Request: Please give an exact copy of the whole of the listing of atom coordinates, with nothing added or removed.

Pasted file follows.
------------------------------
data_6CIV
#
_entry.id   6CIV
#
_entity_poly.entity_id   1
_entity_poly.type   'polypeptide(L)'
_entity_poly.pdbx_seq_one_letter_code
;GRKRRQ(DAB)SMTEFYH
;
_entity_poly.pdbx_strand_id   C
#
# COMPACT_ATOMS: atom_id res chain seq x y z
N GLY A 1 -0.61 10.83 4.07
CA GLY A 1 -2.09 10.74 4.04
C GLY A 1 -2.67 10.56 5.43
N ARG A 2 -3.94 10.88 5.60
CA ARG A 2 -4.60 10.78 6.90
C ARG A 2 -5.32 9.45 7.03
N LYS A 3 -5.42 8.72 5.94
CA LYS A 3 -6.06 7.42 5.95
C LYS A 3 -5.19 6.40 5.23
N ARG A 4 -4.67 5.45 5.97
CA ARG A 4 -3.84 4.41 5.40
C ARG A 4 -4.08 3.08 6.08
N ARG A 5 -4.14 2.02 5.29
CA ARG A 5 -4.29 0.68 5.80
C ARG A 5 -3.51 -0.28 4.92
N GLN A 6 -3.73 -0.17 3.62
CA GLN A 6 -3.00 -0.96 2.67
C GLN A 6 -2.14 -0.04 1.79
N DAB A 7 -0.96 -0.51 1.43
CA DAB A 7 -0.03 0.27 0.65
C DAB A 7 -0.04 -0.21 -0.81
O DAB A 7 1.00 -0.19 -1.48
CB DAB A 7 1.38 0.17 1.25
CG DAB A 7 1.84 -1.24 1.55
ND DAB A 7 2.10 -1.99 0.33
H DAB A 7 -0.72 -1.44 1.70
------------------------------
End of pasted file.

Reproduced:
data_6CIV
#
_entry.id   6CIV
#
_entity_poly.entity_id   1
_entity_poly.type   'polypeptide(L)'
_entity_poly.pdbx_seq_one_letter_code
;GRKRRQ(DAB)SMTEFYH
;
_entity_poly.pdbx_strand_id   C
#
# COMPACT_ATOMS: atom_id res chain seq x y z
N GLY A 1 -0.61 10.83 4.07
CA GLY A 1 -2.09 10.74 4.04
C GLY A 1 -2.67 10.56 5.43
N ARG A 2 -3.94 10.88 5.60
CA ARG A 2 -4.60 10.78 6.90
C ARG A 2 -5.32 9.45 7.03
N LYS A 3 -5.42 8.72 5.94
CA LYS A 3 -6.06 7.42 5.95
C LYS A 3 -5.19 6.40 5.23
N ARG A 4 -4.67 5.45 5.97
CA ARG A 4 -3.84 4.41 5.40
C ARG A 4 -4.08 3.08 6.08
N ARG A 5 -4.14 2.02 5.29
CA ARG A 5 -4.29 0.68 5.80
C ARG A 5 -3.51 -0.28 4.92
N GLN A 6 -3.73 -0.17 3.62
CA GLN A 6 -3.00 -0.96 2.67
C GLN A 6 -2.14 -0.04 1.79
N DAB A 7 -0.96 -0.51 1.43
CA DAB A 7 -0.03 0.27 0.65
C DAB A 7 -0.04 -0.21 -0.81
O DAB A 7 1.00 -0.19 -1.48
CB DAB A 7 1.38 0.17 1.25
CG DAB A 7 1.84 -1.24 1.55
ND DAB A 7 2.10 -1.99 0.33
H DAB A 7 -0.72 -1.44 1.70